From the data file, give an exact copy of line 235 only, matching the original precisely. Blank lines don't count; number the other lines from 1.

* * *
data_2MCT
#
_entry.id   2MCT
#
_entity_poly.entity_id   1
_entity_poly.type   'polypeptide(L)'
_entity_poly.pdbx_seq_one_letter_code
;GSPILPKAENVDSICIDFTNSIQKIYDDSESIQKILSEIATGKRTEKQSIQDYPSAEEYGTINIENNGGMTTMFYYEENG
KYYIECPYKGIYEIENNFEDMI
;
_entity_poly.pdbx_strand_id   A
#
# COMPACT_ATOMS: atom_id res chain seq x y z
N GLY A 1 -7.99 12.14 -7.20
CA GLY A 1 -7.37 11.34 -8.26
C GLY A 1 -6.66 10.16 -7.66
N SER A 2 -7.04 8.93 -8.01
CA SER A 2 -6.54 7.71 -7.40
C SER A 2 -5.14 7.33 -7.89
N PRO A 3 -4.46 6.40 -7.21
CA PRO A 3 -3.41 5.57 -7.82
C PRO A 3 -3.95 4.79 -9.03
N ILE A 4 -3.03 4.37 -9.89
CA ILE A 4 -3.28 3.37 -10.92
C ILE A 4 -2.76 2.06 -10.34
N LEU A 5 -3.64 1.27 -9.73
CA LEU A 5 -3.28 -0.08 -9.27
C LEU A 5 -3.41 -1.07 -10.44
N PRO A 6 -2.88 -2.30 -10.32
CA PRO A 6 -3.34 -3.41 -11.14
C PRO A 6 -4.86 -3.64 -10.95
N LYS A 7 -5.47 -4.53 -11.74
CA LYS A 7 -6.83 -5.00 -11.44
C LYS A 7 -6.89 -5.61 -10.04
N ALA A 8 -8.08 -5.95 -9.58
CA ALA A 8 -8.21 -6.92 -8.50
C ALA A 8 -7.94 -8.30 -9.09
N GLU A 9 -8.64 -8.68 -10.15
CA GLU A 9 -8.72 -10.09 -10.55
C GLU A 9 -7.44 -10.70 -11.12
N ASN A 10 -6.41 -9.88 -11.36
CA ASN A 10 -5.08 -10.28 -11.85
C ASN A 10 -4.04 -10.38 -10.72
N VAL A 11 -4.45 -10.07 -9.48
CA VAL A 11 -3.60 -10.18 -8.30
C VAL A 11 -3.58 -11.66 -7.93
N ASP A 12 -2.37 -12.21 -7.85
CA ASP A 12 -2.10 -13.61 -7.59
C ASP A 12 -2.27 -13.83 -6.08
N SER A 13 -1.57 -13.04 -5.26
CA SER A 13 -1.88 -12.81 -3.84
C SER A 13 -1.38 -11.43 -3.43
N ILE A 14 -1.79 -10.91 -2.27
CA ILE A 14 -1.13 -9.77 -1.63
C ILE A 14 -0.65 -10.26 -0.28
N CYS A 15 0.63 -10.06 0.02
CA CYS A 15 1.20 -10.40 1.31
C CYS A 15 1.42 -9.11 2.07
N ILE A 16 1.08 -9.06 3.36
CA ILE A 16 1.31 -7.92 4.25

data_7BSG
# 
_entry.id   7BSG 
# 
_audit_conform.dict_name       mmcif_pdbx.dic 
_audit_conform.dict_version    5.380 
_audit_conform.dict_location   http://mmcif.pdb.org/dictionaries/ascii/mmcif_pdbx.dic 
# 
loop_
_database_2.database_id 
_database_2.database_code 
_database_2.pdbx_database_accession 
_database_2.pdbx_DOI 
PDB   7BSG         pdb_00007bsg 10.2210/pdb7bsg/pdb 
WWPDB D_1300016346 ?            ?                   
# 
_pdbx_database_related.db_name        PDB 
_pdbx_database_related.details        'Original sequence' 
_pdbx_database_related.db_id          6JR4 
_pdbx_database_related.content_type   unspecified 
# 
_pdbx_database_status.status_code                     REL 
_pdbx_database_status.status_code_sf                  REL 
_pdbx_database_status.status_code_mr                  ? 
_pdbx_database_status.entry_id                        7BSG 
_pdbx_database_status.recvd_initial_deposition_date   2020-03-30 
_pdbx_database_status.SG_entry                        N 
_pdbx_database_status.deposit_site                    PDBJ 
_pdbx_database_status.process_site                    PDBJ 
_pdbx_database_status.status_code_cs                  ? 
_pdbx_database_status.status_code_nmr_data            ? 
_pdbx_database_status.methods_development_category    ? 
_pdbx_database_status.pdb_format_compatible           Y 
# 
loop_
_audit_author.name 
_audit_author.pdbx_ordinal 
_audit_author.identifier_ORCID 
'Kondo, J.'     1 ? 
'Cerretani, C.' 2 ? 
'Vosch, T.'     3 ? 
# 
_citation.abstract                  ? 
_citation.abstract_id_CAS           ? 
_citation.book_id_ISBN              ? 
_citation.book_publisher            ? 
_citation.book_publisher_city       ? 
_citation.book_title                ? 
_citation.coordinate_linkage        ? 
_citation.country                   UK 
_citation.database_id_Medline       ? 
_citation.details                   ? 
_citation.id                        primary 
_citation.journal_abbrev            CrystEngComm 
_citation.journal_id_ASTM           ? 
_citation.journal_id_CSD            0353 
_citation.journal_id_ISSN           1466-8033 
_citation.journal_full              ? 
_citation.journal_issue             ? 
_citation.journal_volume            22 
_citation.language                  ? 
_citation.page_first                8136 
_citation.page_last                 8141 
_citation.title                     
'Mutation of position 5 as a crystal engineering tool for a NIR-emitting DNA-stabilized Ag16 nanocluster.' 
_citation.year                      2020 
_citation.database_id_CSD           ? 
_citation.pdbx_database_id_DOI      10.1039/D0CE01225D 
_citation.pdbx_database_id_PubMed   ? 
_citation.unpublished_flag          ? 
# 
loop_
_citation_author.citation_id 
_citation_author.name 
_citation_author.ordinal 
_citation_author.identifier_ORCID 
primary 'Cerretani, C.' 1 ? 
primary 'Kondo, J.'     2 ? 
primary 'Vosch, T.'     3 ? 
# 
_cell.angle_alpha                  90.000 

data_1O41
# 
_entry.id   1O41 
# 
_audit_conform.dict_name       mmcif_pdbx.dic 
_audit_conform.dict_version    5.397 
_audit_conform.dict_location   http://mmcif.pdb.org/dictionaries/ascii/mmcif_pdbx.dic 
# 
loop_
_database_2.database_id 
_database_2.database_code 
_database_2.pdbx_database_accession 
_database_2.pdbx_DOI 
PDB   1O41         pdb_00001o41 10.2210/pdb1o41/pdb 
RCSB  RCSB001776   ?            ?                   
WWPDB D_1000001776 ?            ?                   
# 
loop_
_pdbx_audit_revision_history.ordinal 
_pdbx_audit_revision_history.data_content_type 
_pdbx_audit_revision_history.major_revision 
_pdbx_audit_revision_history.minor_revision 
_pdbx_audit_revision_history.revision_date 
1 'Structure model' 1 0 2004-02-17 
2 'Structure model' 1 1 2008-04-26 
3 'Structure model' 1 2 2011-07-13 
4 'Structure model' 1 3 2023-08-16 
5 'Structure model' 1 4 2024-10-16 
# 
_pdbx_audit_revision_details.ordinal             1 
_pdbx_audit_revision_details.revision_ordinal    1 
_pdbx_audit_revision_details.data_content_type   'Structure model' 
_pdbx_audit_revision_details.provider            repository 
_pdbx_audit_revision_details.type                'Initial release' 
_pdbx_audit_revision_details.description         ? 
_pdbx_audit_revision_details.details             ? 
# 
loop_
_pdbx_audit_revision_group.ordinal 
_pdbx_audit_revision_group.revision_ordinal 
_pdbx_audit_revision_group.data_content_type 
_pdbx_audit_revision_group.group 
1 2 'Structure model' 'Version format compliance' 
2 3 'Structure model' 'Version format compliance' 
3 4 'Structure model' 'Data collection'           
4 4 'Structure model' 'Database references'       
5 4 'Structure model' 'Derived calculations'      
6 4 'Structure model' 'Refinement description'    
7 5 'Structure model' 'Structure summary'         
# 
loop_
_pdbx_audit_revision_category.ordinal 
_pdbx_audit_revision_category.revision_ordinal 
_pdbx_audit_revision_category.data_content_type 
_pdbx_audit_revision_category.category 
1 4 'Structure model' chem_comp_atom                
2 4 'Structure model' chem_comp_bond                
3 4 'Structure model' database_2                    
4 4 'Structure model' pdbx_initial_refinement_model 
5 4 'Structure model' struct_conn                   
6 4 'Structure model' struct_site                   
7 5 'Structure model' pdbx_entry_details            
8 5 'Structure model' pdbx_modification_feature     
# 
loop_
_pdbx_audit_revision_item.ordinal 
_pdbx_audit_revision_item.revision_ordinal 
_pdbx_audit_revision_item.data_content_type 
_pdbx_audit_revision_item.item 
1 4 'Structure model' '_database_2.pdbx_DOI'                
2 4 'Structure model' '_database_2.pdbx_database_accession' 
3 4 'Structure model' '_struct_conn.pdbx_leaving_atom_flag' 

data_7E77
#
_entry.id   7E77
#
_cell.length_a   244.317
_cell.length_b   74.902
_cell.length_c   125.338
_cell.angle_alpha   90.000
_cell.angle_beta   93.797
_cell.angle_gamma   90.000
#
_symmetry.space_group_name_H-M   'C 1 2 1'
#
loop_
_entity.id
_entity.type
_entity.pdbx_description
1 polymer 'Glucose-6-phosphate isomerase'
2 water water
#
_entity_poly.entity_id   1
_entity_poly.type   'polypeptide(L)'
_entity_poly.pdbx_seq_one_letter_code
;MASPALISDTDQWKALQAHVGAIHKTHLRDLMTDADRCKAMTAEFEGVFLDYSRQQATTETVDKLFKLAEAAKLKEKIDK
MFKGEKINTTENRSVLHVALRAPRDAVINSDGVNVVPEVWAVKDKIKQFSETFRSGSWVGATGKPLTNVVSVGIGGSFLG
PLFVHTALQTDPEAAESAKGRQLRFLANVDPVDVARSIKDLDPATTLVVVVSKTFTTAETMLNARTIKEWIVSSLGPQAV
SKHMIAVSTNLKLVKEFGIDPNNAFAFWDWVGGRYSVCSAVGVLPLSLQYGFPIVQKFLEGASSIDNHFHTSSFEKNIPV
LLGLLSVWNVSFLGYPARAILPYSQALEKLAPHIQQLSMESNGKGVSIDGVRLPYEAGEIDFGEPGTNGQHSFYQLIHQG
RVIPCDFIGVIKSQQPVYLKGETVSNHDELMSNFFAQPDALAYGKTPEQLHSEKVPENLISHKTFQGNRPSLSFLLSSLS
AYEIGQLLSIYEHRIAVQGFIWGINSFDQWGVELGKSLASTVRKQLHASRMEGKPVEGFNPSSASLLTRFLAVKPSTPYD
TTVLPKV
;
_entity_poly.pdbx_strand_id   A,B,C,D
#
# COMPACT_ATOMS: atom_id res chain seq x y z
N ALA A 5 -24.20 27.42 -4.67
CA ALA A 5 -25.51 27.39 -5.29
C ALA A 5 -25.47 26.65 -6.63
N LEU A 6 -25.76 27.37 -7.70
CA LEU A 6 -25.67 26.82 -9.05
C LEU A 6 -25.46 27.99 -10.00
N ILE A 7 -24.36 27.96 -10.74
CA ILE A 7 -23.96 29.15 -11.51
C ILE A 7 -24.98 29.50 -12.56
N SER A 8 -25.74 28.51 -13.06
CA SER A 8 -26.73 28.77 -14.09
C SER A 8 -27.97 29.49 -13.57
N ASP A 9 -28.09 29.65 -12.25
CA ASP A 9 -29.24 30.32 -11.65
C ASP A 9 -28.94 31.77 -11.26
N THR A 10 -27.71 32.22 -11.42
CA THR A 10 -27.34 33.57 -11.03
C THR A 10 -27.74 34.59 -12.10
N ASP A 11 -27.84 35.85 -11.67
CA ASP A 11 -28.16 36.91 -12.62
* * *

_entity_poly.type   'polypeptide(L)'